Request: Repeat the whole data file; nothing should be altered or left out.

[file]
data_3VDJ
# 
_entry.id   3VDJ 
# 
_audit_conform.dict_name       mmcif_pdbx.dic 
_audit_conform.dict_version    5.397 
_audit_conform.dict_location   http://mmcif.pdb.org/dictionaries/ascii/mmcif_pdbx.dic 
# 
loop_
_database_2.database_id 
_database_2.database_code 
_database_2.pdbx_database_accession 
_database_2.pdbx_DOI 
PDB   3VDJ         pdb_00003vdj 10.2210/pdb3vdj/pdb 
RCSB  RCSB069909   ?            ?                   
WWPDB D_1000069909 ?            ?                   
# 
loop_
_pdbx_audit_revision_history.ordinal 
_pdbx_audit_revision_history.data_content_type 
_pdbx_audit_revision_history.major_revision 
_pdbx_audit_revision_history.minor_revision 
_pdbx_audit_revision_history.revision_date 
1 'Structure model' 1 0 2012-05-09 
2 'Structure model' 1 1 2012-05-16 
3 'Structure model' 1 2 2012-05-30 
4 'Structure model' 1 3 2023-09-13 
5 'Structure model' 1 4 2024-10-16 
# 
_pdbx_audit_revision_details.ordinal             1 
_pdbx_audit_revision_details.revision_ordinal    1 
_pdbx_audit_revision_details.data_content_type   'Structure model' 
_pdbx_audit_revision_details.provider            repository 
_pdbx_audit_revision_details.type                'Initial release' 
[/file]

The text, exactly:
data_3VDJ
# 
_entry.id   3VDJ 
# 
_audit_conform.dict_name       mmcif_pdbx.dic 
_audit_conform.dict_version    5.397 
_audit_conform.dict_location   http://mmcif.pdb.org/dictionaries/ascii/mmcif_pdbx.dic 
# 
loop_
_database_2.database_id 
_database_2.database_code 
_database_2.pdbx_database_accession 
_database_2.pdbx_DOI 
PDB   3VDJ         pdb_00003vdj 10.2210/pdb3vdj/pdb 
RCSB  RCSB069909   ?            ?                   
WWPDB D_1000069909 ?            ?                   
# 
loop_
_pdbx_audit_revision_history.ordinal 
_pdbx_audit_revision_history.data_content_type 
_pdbx_audit_revision_history.major_revision 
_pdbx_audit_revision_history.minor_revision 
_pdbx_audit_revision_history.revision_date 
1 'Structure model' 1 0 2012-05-09 
2 'Structure model' 1 1 2012-05-16 
3 'Structure model' 1 2 2012-05-30 
4 'Structure model' 1 3 2023-09-13 
5 'Structure model' 1 4 2024-10-16 
# 
_pdbx_audit_revision_details.ordinal             1 
_pdbx_audit_revision_details.revision_ordinal    1 
_pdbx_audit_revision_details.data_content_type   'Structure model' 
_pdbx_audit_revision_details.provider            repository 
_pdbx_audit_revision_details.type                'Initial release' 